Amidst the gloom and uncertainty facing retailers following a difficult Christmas trading period, there is one good news story for their workforces. Automatic enrolment into workplace pensions, introduced to help individuals to save towards retirement, has become "business as usual" with the vast majority of staff across the UK now saving for their retirement. Some predicted that the increase in auto-enrolment contribution rates in April 2018 would cause greater numbers of staff to opt out of pension provision but this has not proved to be the case.
Minimum contributions are also due to increase from April 2019, with further changes predicted beyond then. Whilst this is good news for staff, it will increase costs for retailers in an already challenging environment.
A quick recap
Auto enrolment requires employers to enrol all eligible jobholders into a defined contribution (DC) pension scheme and make contributions. This applies to staff aged at least 22 but under state pension age, ordinarily working in the UK and earning more than £10,000 per year, unless they are already a member of a pension scheme that meets certain criteria. Anyone who is automatically enrolled into a scheme has the option to opt out of it within one month.
The auto-enrolment obligations are ongoing and employers need to continue to meet them, for example, by re-enrolling staff every three years.
Auto enrolment requires a minimum employer contribution and a minimum total contribution for DC pension schemes based on a percentage of qualifying earnings (for the current tax year, this is the band of earnings between £6,032 and £46,350). Minimum contribution rates for DC qualifying schemes increased on 6 April 2018 from a total minimum contribution of 2% of qualifying earnings (of which at least 1% came from the employer), to a total minimum contribution of 5% (of which at least 2% comes from the employer). These rates will increase again from April 2019.
Changes from April 2019
From 6 April 2019, the lower and upper earnings limits of the qualifying earnings band for auto-enrolment purposes will increase in line with the lower and upper earnings limits for NICs (from £6,032 to £6,136 and from £46,350 to £50,000 respectively). Some DC schemes use this band of earnings as the measure for contributions into the scheme, while the lower threshold is used to distinguish between non-eligible jobholders and entitled workers for all employers. You should continue to use existing figures up to, and including, 5 April 2019 but will need to ensure that payroll and HR systems are revised to factor in the new figures from 6 April 2019.
The earnings trigger at which a worker is automatically enrolled will continue to be set at £10,000.
Also from 6 April 2019, the minimum total contribution explained above will rise to 8%, of which at least 3% must come from the employer. Employers may certify their DC pension schemes on alternative bases, which have different minimum contribution requirements. For example, many schemes pension all basic salary from £1 upwards, in which case the current minimum employer contribution is 3% of basic salary, with a total minimum contribution of 6% of basic salary. Under the phasing in of contributions, this will increase to 4% and 9% respectively on 6 April 2019.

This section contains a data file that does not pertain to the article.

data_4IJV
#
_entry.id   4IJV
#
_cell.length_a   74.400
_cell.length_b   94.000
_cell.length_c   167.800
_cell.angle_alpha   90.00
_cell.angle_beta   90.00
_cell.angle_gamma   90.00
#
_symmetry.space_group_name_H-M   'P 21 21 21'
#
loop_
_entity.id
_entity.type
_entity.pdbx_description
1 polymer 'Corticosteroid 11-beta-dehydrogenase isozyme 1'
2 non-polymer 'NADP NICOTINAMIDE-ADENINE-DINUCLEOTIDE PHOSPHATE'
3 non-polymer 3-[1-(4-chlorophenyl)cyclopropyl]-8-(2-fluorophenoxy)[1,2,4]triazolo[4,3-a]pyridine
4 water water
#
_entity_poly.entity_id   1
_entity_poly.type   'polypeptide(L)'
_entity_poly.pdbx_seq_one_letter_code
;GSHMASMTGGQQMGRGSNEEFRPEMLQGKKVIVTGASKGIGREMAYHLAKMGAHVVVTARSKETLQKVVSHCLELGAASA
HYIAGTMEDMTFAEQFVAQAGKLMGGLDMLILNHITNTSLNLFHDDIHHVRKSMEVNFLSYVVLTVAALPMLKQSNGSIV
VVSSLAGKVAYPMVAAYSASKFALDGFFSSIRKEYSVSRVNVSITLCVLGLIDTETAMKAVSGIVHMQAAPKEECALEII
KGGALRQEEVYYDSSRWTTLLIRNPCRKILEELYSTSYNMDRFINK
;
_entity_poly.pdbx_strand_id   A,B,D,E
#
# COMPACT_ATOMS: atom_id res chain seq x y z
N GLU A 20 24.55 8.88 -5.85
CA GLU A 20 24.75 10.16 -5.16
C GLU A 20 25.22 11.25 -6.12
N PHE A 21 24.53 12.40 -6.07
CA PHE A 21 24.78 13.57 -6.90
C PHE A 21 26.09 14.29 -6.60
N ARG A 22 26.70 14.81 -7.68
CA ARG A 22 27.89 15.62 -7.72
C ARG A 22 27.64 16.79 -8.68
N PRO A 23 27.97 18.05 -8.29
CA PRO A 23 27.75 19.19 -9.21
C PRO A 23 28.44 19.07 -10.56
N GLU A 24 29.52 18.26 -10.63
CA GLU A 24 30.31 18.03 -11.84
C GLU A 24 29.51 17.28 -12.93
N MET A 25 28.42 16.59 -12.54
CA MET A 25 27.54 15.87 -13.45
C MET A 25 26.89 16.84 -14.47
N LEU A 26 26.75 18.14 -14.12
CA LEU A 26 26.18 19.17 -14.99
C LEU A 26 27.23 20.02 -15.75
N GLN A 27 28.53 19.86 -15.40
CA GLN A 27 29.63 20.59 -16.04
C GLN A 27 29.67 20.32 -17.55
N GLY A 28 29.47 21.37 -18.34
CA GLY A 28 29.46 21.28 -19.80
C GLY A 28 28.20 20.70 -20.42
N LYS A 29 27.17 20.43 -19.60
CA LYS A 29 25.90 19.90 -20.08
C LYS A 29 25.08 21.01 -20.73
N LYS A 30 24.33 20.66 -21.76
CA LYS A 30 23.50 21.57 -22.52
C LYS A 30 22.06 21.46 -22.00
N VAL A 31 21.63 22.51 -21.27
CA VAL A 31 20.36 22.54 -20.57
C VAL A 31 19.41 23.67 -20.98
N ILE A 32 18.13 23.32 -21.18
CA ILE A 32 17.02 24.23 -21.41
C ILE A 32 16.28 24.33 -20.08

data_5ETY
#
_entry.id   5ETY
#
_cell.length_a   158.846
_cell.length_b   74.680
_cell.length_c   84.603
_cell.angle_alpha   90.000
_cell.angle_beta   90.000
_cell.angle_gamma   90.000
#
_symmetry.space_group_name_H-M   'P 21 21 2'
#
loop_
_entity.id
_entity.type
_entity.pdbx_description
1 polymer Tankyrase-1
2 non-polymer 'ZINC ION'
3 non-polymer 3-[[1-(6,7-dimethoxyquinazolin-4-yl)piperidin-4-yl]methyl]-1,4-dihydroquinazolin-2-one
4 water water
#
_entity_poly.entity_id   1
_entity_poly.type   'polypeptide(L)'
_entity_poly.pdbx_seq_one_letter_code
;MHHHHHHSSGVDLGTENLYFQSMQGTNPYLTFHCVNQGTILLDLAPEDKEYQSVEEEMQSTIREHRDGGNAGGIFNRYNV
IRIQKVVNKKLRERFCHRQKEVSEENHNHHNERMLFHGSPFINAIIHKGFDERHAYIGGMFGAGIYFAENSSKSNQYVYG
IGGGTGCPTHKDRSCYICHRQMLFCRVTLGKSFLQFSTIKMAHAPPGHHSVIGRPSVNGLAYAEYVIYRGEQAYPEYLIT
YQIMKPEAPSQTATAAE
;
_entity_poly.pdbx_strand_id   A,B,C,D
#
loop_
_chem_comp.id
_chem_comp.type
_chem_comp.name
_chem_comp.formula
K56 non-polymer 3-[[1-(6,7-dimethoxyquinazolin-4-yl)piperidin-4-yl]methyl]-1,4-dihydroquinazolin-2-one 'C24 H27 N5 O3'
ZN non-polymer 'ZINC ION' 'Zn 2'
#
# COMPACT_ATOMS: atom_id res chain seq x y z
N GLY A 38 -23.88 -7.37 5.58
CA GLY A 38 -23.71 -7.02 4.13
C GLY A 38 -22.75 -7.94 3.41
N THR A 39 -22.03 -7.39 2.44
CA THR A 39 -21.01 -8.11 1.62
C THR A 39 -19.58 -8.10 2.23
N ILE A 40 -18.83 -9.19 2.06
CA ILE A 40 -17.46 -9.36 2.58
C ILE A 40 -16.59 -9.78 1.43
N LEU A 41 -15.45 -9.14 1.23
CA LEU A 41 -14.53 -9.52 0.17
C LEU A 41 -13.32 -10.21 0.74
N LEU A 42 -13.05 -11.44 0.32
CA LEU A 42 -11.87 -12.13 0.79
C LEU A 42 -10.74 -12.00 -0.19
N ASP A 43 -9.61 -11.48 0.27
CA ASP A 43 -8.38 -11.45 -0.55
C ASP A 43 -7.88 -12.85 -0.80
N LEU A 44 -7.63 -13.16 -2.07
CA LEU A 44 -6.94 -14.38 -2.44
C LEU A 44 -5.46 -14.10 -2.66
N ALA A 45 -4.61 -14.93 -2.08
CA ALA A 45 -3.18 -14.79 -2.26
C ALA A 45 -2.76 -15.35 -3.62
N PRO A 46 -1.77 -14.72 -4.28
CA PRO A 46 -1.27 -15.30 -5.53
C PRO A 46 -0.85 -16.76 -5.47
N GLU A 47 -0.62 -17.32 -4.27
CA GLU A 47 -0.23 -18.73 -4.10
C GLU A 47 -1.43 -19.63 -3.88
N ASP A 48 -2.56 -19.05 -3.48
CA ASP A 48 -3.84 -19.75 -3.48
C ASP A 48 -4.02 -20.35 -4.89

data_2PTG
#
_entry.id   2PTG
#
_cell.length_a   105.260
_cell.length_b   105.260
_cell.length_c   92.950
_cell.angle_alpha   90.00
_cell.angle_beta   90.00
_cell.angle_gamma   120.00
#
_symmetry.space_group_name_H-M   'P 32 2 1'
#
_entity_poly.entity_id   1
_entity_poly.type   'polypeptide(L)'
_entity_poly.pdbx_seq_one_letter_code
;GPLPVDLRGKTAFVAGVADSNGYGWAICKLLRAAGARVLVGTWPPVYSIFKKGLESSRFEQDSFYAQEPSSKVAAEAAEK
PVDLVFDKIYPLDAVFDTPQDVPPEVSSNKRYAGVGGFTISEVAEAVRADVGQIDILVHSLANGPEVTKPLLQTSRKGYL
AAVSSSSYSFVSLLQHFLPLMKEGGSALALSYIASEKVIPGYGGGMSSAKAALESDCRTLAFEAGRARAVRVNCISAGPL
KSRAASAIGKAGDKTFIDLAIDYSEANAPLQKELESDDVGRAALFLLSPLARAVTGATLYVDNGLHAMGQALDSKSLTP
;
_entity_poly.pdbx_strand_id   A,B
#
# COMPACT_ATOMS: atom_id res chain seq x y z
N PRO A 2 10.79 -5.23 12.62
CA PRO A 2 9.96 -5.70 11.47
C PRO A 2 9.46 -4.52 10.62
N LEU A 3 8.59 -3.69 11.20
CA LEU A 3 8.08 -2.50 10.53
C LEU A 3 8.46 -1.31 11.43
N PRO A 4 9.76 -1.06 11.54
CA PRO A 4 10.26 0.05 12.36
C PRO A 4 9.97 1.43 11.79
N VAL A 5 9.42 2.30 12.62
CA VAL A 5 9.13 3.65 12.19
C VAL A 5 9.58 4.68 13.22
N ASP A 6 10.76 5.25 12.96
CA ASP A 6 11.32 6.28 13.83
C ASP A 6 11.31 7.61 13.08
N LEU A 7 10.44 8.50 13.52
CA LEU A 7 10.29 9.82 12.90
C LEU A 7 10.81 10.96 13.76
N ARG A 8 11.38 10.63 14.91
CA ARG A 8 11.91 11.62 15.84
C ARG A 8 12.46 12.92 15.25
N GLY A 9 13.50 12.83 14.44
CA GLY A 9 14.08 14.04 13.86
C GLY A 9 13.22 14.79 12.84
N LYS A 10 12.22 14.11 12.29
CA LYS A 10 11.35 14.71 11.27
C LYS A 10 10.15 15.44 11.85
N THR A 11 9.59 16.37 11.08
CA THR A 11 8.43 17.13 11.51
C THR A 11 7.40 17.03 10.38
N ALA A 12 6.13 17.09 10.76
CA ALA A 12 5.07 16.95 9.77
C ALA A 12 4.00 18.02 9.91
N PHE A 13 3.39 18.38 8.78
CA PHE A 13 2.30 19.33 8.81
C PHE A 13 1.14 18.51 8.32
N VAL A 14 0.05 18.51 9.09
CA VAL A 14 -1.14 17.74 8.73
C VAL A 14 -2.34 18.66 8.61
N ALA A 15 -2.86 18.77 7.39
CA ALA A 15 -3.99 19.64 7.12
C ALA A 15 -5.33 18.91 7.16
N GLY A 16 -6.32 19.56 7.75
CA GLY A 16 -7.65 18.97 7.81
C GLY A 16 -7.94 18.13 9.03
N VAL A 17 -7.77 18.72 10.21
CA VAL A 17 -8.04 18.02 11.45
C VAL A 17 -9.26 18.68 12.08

In practice the actual percentage increase will be decided by the elements of salary that are pensionable under a given scheme.
For information about the action you may need to take in respect of this increase, see our earlier article
There was concern that more staff might choose to opt out of auto enrolment when higher contributions took effect from 6 April 2018 but, in practice, opt-out rates appear to have remained consistent with those existing before the increase. We will have to wait and see whether the same happens with the April 2019 increase.
At the end of 2017, the Government published the outcome of its review of auto enrolment. That proposed reducing the lower age limit for auto enrolling eligible workers from 22 to 18 and removing the lower earnings limit from the band of qualifying earnings so that workers being auto enrolled at the minimum level would receive contributions between £1 and the upper earnings limit. The Government's intention is to implement these changes in the mid-2020s.
The Government also said that it would monitor the impact of the increases in minimum contribution rates "to inform discussions with stakeholders about future contribution rates and the balance between statutory and voluntary saving". In the light of Brexit uncertainty, it remains to be seen whether further contribution increases will be high on the political agenda.
As auto enrolment is likely to result in an increase in workers with multiple small pots, the pensions dashboard will be vital to enable individuals to view all their pension savings in one place. At the end of 2018, the Government set out in a consultation document how it expected the pensions dashboard to work - in essence, an industry-led system of multiple dashboards, which would allow consumers to access their pension information in a single place online.
When parliamentary time allows, the Government intends to pass legislation to require pension schemes to provide individuals' pension data for use by the pensions dashboards (but only with the consent of the individual). In the meantime, the Government intends that some schemes, such as master trusts, start to supply data to dashboards on a voluntary basis from 2019/20. The Government's consultation, which seeks views on the creation of pensions dashboards, closes on 28 January 2019. Further details, including how to respond to the proposals, can be found in the consultation document.